Anchor Bay Entertainment has loaded down “Quartermass and the Pit” with a plethora of extras. First and foremost is the running audio commentary by director Roy Ward Baker and writer Nigel Kneale that was recorded last year. Kneale jumps right in with his thoughts, while Baker, who must be up there in age, requires a little prodding to get started. The duo run through the customary patter about the making of the film, and then there’s an awkward silence. That’s when someone tries to quietly prompt Baker and Kneale to get them to say something. Unfortunately, the guy asking the questions doesn’t seem to have a clue, and you can tell the talent is annoyed by his simplistic questions. I like this chats because the film maker’s have an opportunity to discuss how they made the film, yet Baker is reluctant to discuss the special effects because he says it ruins the illusion. Duh! Kneale’s big speech is about how he trimmed the script for the lengthy BBC television show down to a 98 minute movie. Flip the DVD over, and there are more extras, including the original UK and US theatrical trailers (give them a look-see and marvel at how a film is sold on different continents), two US television commercials that are a hoot and a half, and a bonus featurette called “World Of Hammer.” The episode is entitled “SCI-FI,” and is narrated by Oliver Reed, who takes us through a film history of Hammer Films dealing with science-fiction themes. This is a must before you watch the film, especially if you’re unfamiliar with the “Quartermass” series. Some of the titles have great camp appeal, but nobody does it like Hammer. I thoroughly enjoyed this little blast from the past from Hammer Films. The DVD also features handsome but typical main and scene access menus, and an insert card featuring the original poster artwork and scene listing. Like all Anchor Bay Entertainment DVDs, the DVD contains 10 Chapter Stops, but they don’t register on the digital display counter. You can access them through the scene access menu or by advancing the next scene button.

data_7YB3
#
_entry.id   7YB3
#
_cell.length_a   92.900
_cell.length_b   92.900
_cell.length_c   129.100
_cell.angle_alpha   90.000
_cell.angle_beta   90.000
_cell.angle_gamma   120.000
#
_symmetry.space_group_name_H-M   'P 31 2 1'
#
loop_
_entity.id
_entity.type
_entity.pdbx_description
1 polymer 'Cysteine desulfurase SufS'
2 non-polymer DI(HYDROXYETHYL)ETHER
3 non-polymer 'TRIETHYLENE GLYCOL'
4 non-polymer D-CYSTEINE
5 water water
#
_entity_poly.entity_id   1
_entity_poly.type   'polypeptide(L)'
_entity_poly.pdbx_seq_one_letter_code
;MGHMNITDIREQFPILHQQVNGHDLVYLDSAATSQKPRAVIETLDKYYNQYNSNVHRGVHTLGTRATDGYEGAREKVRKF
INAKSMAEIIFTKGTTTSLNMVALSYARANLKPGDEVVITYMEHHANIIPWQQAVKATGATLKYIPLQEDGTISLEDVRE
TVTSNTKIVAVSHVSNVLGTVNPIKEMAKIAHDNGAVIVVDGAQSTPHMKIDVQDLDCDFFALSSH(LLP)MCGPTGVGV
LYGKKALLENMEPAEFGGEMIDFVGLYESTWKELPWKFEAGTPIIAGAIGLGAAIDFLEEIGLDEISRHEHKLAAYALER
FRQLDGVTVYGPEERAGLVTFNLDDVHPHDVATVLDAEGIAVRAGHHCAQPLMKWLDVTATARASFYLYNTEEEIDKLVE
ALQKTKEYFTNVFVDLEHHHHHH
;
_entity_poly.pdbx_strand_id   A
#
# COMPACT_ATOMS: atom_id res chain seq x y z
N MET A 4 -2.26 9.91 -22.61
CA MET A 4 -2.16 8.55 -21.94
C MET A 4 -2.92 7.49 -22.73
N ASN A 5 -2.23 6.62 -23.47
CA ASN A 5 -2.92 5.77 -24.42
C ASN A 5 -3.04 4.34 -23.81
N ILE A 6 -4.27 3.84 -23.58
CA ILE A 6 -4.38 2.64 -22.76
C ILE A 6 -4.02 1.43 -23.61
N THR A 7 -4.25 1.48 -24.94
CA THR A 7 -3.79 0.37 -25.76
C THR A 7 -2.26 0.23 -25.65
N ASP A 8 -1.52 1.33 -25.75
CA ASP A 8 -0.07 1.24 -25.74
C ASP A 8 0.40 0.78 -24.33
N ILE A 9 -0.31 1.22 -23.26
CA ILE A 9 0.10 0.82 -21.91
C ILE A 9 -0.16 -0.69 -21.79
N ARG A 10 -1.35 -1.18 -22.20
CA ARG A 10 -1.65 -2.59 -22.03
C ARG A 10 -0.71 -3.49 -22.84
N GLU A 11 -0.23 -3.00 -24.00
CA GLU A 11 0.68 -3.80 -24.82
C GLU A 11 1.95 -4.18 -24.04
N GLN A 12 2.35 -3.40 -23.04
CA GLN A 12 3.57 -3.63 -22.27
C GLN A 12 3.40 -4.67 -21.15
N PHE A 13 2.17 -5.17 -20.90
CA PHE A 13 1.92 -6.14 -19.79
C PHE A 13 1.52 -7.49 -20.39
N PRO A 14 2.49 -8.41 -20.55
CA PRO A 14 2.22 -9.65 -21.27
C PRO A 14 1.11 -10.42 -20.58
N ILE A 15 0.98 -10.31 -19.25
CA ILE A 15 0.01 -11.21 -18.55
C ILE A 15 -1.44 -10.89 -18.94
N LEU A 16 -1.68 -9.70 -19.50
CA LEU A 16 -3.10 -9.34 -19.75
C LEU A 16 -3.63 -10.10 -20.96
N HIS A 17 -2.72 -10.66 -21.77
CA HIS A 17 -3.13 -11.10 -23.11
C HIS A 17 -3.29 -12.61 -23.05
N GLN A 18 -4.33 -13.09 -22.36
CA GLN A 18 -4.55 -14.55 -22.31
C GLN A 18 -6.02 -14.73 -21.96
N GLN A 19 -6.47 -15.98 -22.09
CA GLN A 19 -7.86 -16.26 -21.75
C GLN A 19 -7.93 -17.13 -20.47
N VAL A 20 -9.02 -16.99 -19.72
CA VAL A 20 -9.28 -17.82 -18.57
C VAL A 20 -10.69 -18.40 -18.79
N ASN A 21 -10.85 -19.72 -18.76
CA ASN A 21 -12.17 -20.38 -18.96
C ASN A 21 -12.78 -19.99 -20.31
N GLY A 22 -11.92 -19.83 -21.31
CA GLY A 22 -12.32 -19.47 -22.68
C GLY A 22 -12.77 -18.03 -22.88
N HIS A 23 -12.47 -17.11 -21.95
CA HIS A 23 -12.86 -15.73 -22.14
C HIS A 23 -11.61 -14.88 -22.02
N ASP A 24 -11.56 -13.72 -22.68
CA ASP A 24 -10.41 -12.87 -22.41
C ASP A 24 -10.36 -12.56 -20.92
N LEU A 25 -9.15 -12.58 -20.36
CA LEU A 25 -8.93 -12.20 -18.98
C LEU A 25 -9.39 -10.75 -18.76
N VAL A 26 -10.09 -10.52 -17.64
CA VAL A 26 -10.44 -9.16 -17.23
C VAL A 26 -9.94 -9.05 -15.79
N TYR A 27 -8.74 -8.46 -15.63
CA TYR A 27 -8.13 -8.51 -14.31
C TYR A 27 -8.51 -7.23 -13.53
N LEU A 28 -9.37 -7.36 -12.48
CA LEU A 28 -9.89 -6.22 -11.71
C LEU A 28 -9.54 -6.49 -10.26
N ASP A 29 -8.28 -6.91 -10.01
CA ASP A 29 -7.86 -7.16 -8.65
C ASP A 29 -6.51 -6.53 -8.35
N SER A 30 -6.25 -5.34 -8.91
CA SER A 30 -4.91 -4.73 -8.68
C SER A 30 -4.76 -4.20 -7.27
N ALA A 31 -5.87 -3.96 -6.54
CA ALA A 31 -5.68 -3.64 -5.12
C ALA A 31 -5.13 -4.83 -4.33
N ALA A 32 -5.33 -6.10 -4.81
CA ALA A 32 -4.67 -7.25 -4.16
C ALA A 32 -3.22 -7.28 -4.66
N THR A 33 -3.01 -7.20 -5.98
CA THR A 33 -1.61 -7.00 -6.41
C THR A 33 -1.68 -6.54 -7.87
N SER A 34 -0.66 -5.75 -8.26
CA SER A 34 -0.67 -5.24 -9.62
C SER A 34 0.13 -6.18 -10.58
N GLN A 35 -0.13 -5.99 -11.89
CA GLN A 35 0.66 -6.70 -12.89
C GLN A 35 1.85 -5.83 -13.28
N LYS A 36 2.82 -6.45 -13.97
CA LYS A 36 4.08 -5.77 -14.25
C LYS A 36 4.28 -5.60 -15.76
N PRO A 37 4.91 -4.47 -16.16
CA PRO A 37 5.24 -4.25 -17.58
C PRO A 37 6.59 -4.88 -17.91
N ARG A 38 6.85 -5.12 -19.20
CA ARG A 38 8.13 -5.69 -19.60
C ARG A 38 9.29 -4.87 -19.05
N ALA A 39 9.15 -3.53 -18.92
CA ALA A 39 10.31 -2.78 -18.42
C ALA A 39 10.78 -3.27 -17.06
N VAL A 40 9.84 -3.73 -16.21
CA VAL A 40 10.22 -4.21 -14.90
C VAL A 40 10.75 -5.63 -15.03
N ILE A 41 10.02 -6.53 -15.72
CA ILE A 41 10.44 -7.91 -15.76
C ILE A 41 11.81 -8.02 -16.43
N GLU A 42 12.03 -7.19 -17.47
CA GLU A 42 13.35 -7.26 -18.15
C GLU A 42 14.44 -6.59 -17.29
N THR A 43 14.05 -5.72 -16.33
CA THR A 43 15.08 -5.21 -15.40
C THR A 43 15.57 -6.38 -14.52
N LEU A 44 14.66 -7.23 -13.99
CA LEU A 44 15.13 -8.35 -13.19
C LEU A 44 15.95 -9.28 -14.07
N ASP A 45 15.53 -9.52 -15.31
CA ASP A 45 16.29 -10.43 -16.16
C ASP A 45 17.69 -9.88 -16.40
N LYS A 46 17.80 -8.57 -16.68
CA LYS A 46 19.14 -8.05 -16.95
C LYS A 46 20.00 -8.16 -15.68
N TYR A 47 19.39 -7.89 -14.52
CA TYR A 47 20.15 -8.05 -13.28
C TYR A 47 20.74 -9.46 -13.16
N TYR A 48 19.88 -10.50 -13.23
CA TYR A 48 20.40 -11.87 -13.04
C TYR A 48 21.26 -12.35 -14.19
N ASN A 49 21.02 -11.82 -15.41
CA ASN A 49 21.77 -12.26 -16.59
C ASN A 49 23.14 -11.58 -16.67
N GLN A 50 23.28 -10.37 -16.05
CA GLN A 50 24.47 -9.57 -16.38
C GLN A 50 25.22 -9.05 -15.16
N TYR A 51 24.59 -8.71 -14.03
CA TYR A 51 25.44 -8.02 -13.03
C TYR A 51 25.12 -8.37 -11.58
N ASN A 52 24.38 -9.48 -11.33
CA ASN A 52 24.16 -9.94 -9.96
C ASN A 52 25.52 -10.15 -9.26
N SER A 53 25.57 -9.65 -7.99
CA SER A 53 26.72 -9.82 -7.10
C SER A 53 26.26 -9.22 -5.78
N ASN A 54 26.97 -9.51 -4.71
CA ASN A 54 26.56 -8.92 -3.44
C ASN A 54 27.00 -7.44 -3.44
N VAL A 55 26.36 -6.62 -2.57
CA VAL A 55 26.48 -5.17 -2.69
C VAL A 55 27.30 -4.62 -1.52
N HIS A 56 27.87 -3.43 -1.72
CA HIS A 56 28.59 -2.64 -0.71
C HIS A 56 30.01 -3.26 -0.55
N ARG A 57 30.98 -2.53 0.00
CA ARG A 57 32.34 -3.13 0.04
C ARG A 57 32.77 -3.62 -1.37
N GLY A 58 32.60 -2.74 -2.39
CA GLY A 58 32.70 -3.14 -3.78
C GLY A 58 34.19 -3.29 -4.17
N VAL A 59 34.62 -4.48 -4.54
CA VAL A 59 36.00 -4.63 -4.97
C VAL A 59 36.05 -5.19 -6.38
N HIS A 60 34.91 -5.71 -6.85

Hats off to Anchor Bay Entertainment for delivering a Hammer Film that’s not the pits on DVD.

VITALS: $29.98/Not Rated/98 Min./Color/10 Chapter Stops/Keepcase/#DV10505




HMO: Anchor Bay Entertainment